Next up? Some books on fashion design. I'm pairing this set and the next because in both cases the books are very similar, with one more casual and the other more technical and detailed.

For casual, "Fashion 101, a crash course in clothing" by Erika Stadler.

This is a cute, useful book, and I think anyone interested in clothing - like, say, knitters - would enjoy it, at least as a read from the library. Maybe not as a purchase, though I think it'd make a good addition to a knitting library. Anyway, the book is divided into sections: Dresses and skirts, tops and coats, pants and shorts, shoes, underthings. There are also accessory sections on jewelry, hats, belts, and hand bags. It's done in a casual, informal style, but it contains a big chunk of information. Each type of clothing is listed - A line dress, Apron dress, Baby-Doll dress, Ball gown, etc. Then within each heading are a description, a short history about who made it and who famously wore it, and then the fun bit "How to rock it", with suggestions for how to wear it. Unfortunately they don't get much into different body types and what flatters whom, but still, with half a brain, your own measurements, and this book, you can figure it out pretty well, yourself. Ever wonder what the diff is between pedal pushers, capris, and clamdiggers? It's in here.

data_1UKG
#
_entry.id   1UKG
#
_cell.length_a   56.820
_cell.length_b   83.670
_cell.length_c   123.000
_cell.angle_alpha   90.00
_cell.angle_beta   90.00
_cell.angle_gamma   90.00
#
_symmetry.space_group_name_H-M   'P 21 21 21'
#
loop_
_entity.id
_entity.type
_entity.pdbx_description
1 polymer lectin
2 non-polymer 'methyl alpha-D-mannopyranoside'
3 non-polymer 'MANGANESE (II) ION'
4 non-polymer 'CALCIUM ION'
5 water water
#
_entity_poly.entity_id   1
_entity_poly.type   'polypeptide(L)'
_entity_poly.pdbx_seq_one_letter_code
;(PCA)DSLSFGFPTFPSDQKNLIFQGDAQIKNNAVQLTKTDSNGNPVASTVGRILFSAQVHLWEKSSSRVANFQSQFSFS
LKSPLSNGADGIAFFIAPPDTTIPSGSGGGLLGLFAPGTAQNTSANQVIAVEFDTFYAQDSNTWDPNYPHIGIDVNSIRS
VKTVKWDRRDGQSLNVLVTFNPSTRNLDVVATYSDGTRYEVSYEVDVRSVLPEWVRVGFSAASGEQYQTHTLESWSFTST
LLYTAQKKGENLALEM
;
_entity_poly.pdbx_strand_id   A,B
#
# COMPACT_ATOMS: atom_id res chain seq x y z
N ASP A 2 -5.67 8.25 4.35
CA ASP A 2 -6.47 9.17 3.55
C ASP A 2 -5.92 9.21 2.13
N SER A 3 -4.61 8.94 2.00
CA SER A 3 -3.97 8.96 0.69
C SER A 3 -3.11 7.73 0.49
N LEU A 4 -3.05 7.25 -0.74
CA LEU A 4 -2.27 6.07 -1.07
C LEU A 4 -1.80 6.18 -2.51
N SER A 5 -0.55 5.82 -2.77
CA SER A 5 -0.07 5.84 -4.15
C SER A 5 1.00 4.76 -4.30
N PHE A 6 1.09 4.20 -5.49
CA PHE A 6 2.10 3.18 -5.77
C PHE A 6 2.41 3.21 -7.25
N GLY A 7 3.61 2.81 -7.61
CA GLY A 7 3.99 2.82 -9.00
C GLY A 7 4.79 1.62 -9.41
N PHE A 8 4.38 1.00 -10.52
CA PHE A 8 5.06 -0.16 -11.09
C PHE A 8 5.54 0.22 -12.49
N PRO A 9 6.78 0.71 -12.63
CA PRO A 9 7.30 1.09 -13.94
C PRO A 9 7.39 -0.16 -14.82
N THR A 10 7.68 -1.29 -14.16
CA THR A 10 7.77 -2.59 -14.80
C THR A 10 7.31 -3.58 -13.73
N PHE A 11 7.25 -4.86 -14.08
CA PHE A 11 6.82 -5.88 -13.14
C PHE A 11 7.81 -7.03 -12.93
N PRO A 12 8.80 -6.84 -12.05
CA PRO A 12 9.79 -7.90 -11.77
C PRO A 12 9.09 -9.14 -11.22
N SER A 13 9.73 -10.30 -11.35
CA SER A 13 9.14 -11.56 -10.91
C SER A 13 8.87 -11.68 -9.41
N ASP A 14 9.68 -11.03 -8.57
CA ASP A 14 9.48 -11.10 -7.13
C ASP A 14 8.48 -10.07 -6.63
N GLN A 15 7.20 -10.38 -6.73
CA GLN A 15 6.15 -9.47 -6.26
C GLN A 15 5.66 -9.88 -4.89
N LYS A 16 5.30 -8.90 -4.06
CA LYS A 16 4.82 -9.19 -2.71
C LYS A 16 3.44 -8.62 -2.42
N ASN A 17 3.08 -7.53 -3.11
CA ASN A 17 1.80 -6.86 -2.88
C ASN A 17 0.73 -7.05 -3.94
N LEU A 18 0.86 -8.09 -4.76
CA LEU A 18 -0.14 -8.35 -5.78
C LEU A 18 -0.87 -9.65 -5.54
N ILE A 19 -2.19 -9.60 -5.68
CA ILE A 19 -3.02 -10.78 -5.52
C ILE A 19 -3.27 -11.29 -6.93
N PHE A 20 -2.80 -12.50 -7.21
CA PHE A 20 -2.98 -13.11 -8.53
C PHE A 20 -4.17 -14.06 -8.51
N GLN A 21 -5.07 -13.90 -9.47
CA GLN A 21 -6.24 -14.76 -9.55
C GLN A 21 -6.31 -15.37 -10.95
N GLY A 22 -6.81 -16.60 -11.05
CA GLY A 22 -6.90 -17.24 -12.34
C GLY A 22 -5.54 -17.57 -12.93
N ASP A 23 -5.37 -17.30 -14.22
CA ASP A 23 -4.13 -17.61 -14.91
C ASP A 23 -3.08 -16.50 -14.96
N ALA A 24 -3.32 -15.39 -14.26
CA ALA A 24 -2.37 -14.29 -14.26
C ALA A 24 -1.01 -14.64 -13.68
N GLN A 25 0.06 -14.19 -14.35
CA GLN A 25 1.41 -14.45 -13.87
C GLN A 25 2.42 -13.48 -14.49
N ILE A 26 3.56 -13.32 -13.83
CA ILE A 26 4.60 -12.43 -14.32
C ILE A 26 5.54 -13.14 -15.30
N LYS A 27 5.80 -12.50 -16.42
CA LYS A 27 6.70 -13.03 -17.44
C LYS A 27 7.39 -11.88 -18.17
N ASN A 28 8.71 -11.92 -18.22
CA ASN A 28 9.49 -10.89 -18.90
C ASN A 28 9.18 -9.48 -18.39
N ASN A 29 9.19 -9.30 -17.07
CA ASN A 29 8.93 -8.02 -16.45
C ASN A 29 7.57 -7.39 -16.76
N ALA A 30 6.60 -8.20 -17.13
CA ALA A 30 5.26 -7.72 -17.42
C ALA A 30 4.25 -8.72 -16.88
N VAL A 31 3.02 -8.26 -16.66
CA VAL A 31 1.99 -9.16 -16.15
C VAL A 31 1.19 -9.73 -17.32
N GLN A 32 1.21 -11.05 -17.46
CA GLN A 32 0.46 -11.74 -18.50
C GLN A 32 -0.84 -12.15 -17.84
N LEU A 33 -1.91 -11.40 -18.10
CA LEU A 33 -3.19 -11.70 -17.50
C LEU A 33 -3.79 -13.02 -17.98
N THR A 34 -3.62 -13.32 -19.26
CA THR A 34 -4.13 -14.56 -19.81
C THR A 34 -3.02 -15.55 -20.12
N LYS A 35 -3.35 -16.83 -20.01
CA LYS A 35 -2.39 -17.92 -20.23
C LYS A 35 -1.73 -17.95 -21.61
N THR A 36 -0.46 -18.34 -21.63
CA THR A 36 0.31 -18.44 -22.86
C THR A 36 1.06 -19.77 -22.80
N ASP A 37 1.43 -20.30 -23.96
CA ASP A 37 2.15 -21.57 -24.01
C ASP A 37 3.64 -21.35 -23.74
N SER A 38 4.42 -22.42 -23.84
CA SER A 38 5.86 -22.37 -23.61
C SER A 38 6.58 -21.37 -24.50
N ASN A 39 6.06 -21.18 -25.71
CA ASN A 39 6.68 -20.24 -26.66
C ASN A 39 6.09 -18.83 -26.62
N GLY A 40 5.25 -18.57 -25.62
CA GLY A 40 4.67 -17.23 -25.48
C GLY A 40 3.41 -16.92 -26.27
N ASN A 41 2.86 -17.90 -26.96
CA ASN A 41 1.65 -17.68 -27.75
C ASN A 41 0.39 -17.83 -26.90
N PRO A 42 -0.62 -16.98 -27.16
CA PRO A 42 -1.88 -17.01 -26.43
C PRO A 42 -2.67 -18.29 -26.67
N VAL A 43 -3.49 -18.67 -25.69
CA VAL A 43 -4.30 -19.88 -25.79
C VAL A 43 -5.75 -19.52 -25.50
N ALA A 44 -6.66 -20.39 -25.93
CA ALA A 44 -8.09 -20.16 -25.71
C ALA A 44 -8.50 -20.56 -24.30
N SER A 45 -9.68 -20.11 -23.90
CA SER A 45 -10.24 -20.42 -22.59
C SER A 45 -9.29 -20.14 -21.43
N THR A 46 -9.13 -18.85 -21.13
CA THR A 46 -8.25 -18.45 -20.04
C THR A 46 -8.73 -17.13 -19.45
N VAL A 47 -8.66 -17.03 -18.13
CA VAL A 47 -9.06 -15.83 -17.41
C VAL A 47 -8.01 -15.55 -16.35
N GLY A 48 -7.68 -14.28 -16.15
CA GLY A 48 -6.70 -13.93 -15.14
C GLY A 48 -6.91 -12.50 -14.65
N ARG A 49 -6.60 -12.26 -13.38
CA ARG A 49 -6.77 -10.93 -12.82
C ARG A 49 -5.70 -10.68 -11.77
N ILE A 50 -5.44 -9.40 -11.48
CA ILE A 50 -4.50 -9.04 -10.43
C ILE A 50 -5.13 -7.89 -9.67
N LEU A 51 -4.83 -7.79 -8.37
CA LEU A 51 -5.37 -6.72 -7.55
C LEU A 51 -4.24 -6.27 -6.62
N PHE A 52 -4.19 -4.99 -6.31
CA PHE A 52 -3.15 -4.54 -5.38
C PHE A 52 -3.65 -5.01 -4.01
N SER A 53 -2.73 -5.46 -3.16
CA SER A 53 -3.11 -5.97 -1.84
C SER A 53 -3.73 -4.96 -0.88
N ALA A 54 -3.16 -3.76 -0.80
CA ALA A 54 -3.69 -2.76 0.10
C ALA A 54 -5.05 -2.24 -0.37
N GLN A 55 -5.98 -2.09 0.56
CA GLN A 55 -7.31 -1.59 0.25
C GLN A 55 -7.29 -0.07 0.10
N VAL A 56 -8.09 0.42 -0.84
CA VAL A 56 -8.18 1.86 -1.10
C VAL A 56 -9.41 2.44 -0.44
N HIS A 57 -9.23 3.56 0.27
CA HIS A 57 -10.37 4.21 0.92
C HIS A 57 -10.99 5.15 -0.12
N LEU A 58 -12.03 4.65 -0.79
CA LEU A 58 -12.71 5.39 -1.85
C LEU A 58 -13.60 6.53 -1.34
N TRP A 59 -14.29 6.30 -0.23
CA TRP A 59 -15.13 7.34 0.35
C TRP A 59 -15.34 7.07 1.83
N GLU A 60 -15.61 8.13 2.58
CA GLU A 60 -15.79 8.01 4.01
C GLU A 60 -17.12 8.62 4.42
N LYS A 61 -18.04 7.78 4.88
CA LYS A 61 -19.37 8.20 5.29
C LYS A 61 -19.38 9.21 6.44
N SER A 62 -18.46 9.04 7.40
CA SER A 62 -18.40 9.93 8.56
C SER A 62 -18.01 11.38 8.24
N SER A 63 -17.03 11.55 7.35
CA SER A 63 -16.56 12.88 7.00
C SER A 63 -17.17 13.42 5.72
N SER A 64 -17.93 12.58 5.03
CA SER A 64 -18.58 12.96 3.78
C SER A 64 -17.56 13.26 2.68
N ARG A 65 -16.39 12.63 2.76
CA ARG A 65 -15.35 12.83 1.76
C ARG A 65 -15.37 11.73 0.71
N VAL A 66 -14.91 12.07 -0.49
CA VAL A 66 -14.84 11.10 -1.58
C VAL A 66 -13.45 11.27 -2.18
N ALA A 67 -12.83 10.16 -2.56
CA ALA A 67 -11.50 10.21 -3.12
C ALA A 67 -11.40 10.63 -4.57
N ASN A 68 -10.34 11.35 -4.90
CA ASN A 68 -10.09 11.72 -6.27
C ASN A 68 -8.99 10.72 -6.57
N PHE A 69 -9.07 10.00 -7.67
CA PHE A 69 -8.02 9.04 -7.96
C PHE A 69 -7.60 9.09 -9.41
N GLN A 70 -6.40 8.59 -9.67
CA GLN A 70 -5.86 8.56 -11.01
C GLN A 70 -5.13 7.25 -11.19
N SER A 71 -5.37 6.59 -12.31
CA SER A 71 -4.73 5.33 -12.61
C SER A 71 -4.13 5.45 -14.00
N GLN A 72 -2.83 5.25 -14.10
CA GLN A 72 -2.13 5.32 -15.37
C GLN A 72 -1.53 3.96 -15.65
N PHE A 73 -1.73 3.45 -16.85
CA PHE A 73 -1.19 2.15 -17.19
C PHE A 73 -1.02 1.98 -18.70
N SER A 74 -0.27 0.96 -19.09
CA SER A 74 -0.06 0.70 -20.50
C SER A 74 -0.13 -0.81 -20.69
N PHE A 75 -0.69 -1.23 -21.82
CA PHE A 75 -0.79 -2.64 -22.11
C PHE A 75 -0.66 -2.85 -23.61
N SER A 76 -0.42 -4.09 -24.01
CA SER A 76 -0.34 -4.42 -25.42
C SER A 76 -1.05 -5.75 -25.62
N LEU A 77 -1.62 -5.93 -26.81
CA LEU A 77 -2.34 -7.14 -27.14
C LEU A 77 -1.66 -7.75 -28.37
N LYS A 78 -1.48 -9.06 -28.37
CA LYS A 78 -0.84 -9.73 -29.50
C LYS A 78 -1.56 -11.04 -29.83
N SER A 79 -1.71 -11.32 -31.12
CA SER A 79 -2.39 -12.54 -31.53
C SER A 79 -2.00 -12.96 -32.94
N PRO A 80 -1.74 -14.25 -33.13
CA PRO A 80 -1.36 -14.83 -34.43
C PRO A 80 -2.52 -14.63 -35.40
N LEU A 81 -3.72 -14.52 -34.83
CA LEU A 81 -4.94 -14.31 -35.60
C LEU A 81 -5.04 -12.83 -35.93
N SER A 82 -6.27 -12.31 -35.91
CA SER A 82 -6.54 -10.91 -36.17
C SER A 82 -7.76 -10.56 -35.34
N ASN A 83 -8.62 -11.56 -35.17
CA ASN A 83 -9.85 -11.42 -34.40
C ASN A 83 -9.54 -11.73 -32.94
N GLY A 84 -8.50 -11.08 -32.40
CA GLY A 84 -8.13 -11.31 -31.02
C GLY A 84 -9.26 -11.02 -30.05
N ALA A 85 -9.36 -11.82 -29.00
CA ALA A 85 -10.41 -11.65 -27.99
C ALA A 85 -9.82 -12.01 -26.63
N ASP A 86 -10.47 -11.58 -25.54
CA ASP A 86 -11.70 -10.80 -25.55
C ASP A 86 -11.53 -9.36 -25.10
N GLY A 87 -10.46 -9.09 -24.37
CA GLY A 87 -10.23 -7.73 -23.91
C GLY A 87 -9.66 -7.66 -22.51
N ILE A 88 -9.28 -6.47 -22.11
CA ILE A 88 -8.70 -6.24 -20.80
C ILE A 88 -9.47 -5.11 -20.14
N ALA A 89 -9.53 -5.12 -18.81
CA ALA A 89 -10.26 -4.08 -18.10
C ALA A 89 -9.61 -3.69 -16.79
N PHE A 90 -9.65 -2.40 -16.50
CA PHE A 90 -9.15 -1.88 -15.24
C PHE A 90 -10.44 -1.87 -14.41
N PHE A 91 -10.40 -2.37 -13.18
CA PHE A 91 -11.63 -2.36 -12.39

In a similar vein is "The Fashion Designer's Directory of Shape and Style" by Simon Travers-Spencer and Zarida Zaman.